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Statistically, more Social Security Disability Insurance (SSDI) claims are initially denied than approved. When you are struggling to make ends meet because you are unable to work, receiving a denial can be profoundly concerning. Fortunately, a denial is not the end of the road. SSDI applicants who receive a claim denial have ample opportunities to pursue a more favorable outcome through the appeals process.

The appeals process is an essential aspect of qualifying for SSDI benefits in many cases. That is why it is important to be aware of the mistakes to avoid after a Sandy Springs SSDI claim denial. If are unsure about how to proceed after receiving a denial, you may want to contact a persistent Social Security lawyer who could help you avoid any potential pitfalls that might hurt your chances of a successful appeal.

Failure to File a Timely Appeal

One of the biggest mistakes people make after receiving an SSDI denial is giving up and not filing an appeal at all. Many claims are eventually approved at some point during the appeals process. By failing to file an appeal, SSDI applicants miss out on the opportunity to secure benefits.

The SSDI appeals process is in place for a reason—it provides an opportunity for the case file and initial determination to be reviewed by another set of eyes. It also gives applicants a chance to provide additional information to support their claim.

Failing to meet the required deadlines for filing appeal is a common mistake that causes unnecessary delays in the process. The deadline for filing an appeal is typically 60 days following receipt of the initial denial.

Filing a Separate Claim

Filing an appeal is not the same as filing another claim. By filing a separate claim as opposed to an appeal, applicants are often putting themselves at a disadvantage. When a claim is filed instead of an appeal, it is essentially starting the whole process over from scratch.

When SSDI claims reach the hearing stage, they are reviewed by an administrative judge instead of the Social Security Administration (SSA). Accordingly, the chances of receiving an approval at a hearing are much greater than the chances of approval on an initial claim. Filing multiple claims as opposed to an appeal may also result in loss of the right to any back benefits the applicant may be entitled to receive.

Failure to Submit Sufficient Medical Evidence

When applying for SSDI, individuals are held to the Social Security Administration’s definition of disability. If sufficient medical evidence to establish that this strict definition of disability has been met does not accompany a claim, the claim would likely be denied.

When the SSA denies a claim for insufficient medical evidence, one of the biggest mistakes an applicant can make is not gathering additional medical records. After receiving a denial, applicants should not hesitate to schedule an appointment with their physician to discuss their disability and the impact it has on their ability to work.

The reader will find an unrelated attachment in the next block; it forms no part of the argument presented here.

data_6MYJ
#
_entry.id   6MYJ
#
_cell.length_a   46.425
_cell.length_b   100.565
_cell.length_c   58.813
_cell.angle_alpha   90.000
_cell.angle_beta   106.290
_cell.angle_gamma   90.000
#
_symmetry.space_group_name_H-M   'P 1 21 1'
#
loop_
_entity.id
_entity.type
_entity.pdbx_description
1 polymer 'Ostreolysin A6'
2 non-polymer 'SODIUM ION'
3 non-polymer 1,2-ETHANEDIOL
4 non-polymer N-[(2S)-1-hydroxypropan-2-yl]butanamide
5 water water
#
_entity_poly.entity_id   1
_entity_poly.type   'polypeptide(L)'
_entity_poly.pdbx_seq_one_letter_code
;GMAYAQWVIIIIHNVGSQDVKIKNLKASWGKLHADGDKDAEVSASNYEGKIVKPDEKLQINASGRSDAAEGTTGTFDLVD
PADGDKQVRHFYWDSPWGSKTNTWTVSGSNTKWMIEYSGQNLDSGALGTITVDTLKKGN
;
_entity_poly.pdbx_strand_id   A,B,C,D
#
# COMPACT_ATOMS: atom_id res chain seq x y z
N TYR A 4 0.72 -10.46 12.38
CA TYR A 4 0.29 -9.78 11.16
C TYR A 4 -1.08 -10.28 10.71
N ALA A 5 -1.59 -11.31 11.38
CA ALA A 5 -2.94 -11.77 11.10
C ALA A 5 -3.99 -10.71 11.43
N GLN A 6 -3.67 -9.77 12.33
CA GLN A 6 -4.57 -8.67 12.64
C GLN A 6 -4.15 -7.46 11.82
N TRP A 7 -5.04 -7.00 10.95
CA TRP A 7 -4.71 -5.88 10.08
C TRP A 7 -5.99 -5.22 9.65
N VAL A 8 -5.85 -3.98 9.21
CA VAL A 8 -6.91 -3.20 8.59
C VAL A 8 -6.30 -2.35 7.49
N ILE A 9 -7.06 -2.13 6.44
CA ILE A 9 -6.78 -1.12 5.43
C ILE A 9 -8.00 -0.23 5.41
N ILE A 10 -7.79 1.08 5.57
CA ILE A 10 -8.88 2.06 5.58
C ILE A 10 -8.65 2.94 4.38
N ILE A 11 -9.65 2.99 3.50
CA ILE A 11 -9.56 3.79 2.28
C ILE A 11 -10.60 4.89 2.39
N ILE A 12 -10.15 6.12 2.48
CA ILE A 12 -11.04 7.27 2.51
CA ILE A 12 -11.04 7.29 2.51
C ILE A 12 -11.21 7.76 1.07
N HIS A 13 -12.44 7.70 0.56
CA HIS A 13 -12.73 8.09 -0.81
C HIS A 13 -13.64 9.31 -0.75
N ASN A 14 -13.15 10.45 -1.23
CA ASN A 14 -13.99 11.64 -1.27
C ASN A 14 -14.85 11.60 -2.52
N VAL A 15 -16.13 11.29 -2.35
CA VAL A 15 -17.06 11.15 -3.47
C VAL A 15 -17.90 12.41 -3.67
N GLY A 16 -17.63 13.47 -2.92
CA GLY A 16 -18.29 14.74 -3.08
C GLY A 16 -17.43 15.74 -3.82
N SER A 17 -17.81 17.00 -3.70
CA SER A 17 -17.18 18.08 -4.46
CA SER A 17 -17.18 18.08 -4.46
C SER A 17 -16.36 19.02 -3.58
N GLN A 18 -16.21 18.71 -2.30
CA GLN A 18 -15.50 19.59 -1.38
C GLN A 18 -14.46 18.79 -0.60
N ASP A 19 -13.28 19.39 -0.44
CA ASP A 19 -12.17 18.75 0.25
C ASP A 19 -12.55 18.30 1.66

How an Attorney Could Help Avoid Mistakes After a Sandy Springs SSDI Denial

You may be understandably frustrated with the Social Security Administration (SSA) after receiving a denial for a Social Security Disability Insurance claim. Nonetheless, it is essential that you maintain honest and timely communication with the SSA and cooperate with all requests.

These and other common mistakes to avoid after a Sandy Springs SSDI claim denial could be avoided by seeking guidance from an attorney. Do not let a simple mistake limit your options. Call us now to set up a meeting with a member of our legal team.

The Khaki Law Firm
Our Firm Approach

There are many Social Security disability law firms throughout Georgia. What sets The Khaki Law Firm apart from the rest? Why should you choose us? We are honored to represent those who have worked hard most of their lives, but due to a mental or physical impairment are no longer able to maintain employment and earn an income.

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    We Are Here For You!
    Have you had to stop working due to a physical and/or mental disability?YesNo
    Have you seen a medical professional in the past 6 months for your disability?YesNo
    Have you been advised by your medical professional that you are unable to work and need to file for disability?YesNo
    Have you made an application for social security disability and/or had a hearing in front of an Administrative Law Judge?YesNo
    Are you currently or have you in the past received any benefits from the Social Security Administration?YesNo

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    Contact Info

    With offices in Alpharetta, Atlanta and Marietta, we provide legal assistance to people throughout Georgia and the Southeast in all matters of Social Security Disability Insurance (SSDI) and Supplemental Security Income (SSI).

    We are ready to help you, and offer multiple ways to reach us.